There is a country-wide hotel rating system that ranges from one to five stars, based on criteria that include facilities, cleanliness, ambience, service and safety. A one-star hotel will be very basic, without air conditioning, and may share a bathroom. Two stars get you air conditioning and Wi-Fi, but you still may have a shared bath. Three stars add a guaranteed private bath, basic cable TV, a phone and other amenities, as well as a slightly larger minimum room size. Four-star properties up the size again and add more services and amenities. Five-star hotels are as good as it gets, with more space, 24-hour room service, expanded facilities (including a spa) and perks such as limo service.

Note that standard rooms at some hotels are referred to as “superior,” so don’t be misled; this is the hotel’s basic offering.

Malaysia Hotel Resources:

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Historical Lodging

From gracious old colonial hotels to boutique mansions or shophouse lodgings in George Town and Melaka, you have some interesting historical options in Malaysia. (A word about shophouses: These are older buildings that typically had storefronts on the ground floor and family quarters upstairs. They’re found in many locations around Southeast Asia, typically where Chinese traders settled. Some hotels combine multiple shophouses.)

Particularly worth noting are the lovely colonial-era Eastern & Oriental Hotel, the landmark Cheong Fatt Tze Mansion (also known as the Blue Mansion), Campbell House, and the shophouse Straits Collection Residences — all in George Town, Penang. In other cities, consider KL’s beautifully refurbished 1932 Majestic Hotel (some rooms in a modern wing), as well as the Majestic Malacca, with its public spaces located in a 1920s mansion and rooms in a modern building.

Malaysia Historical Lodging Resources:

Vacation Rentals and Serviced Apartments

If you’re more independent or spending an extended amount of time in one location, you might decide to go with a vacation rental. TripAdvisor, Airbnb, VRBO and HomeAway have listings in Malaysia, ranging from basic rooms to condos and beach villas. iBilik is a Malaysian listing service with a database of rooms and short-term rentals.

There are also local resources, particularly in Kuala Lumpur, home to the E&O Residences. But you’ll find serviced apartments in Penang, Melaka and other locations too, like those operated by Sekeping.

Be sure to check out reviews before booking — but remember, previous guests may have had different needs or expectations than you do.

Before committing, question the rental agent or host about street noise and safety. Ask about restaurants and shops in the neighborhood, transportation and where the nearest market can be found. Check availability of air conditioning, hot water, continuous electricity, Wi-Fi and phone service. If there’s no phone, consider how you will contact the agency or host, since your own cell phone may not work in Malaysia. Carry the emergency number with you at all times in case you lose your keys.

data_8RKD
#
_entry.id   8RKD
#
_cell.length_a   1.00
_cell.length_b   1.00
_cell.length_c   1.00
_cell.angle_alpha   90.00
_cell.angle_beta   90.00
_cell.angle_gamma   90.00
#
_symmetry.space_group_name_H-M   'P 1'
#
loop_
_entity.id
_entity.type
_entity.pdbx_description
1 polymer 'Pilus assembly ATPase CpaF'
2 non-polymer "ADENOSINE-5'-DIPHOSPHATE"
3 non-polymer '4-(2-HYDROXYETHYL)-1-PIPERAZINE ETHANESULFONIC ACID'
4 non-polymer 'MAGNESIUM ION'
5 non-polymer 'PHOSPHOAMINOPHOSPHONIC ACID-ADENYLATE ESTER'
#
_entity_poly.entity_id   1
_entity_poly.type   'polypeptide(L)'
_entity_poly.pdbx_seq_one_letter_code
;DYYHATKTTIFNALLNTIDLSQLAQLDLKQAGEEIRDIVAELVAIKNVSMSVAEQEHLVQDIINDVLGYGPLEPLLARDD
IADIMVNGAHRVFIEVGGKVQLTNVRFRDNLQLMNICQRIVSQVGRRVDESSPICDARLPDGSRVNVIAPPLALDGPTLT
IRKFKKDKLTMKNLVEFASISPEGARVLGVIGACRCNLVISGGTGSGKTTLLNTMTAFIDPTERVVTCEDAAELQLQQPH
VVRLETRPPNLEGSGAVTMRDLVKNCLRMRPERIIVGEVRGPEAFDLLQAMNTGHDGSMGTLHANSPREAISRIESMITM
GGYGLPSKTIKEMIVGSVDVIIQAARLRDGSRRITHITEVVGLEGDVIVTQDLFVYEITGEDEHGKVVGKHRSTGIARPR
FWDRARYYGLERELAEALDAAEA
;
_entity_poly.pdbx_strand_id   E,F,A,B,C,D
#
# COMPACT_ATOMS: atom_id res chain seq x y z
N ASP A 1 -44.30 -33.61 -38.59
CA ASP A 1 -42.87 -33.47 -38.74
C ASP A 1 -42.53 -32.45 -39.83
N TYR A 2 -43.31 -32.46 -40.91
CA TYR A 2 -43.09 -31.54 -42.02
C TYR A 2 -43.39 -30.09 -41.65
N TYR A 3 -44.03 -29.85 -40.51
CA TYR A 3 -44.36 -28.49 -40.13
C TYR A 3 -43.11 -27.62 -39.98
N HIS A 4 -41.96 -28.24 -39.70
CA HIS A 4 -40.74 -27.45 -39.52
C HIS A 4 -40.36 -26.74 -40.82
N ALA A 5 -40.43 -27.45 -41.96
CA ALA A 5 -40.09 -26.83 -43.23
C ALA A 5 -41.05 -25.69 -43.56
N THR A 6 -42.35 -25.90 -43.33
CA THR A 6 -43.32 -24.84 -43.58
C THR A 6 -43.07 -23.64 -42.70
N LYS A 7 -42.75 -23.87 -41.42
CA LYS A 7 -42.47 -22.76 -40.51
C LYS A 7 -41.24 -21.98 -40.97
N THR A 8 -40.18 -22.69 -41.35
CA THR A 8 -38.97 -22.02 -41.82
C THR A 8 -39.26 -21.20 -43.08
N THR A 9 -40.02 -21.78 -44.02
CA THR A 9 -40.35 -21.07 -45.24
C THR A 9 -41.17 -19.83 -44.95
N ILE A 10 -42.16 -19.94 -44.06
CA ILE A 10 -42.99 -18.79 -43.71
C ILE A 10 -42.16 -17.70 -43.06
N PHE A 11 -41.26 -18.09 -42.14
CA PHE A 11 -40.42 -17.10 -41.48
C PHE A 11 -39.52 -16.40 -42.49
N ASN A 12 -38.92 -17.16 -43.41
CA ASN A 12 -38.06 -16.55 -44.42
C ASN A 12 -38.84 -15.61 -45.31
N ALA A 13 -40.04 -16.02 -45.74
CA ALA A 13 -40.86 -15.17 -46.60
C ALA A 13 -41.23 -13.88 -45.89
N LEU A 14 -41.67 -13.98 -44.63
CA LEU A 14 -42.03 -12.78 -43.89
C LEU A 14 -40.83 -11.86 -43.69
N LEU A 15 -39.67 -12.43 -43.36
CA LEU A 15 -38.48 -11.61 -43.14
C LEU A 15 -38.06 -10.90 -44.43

Malaysia Vacation Rental Resources:

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B&Bs, Guesthouses and Homestays

The terms “B&B,” “guesthouse” and “homestay” are sometimes used interchangeably in Malaysia, so be sure to clarify what the situation is. One of the most interesting Malaysian experiences is to stay in a longhouse, a single structure that can house an entire village’s residents. You’ll find these in rural Borneo, particularly near rivers.

Accommodations in this category vary widely, so be sure to determine what type of bathroom facilities exist (they may be Asian-style squat toilets or even out back at longhouses) and what services are available.

Always get a clear idea of what your lodgings will actually be like before committing, and consider working with a tour company such as Adventure Alternative Borneo if remote trekking and homestays are on your wishlist. For other homestay options around the country, check out Cari Homestay listings and government-endorsed Go2Homestay.

Malaysia B&B and Homestay Resources:

Hostels and Dormitories

Malaysia offers plenty of budget accommodations, which can range from bare-bones hotels and dorms to hostels accredited by Hostelling International’s Malaysian branch. There are also hostels in some of Malaysia’s national parks.

Check for options like fans, Wi-Fi and availability of hot water if those are necessities for you. And, as always, put safety first and keep an eye on your belongings. Unless you’re staying at an accredited hostel, always check out where you’ll be sleeping before committing.

Malaysia Hostel Resources:

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Park Lodgings and Camping

Many state and national parks offer accommodations, including campsites, dorms, hostels, huts, chalets and lodges. At some, you may even be able to rent a tent. It’s generally best to reserve in advance, particularly in Kinabalu National Park. You can book lodging for Kinabalu National Park through Sutera Sanctuary Lodges, which are part of the Sutera Harbour development.

There isn’t much camping available elsewhere in Malaysia, and it’s rarely allowed on beaches.

Malaysia Park Resources:

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–written by Gayle Keck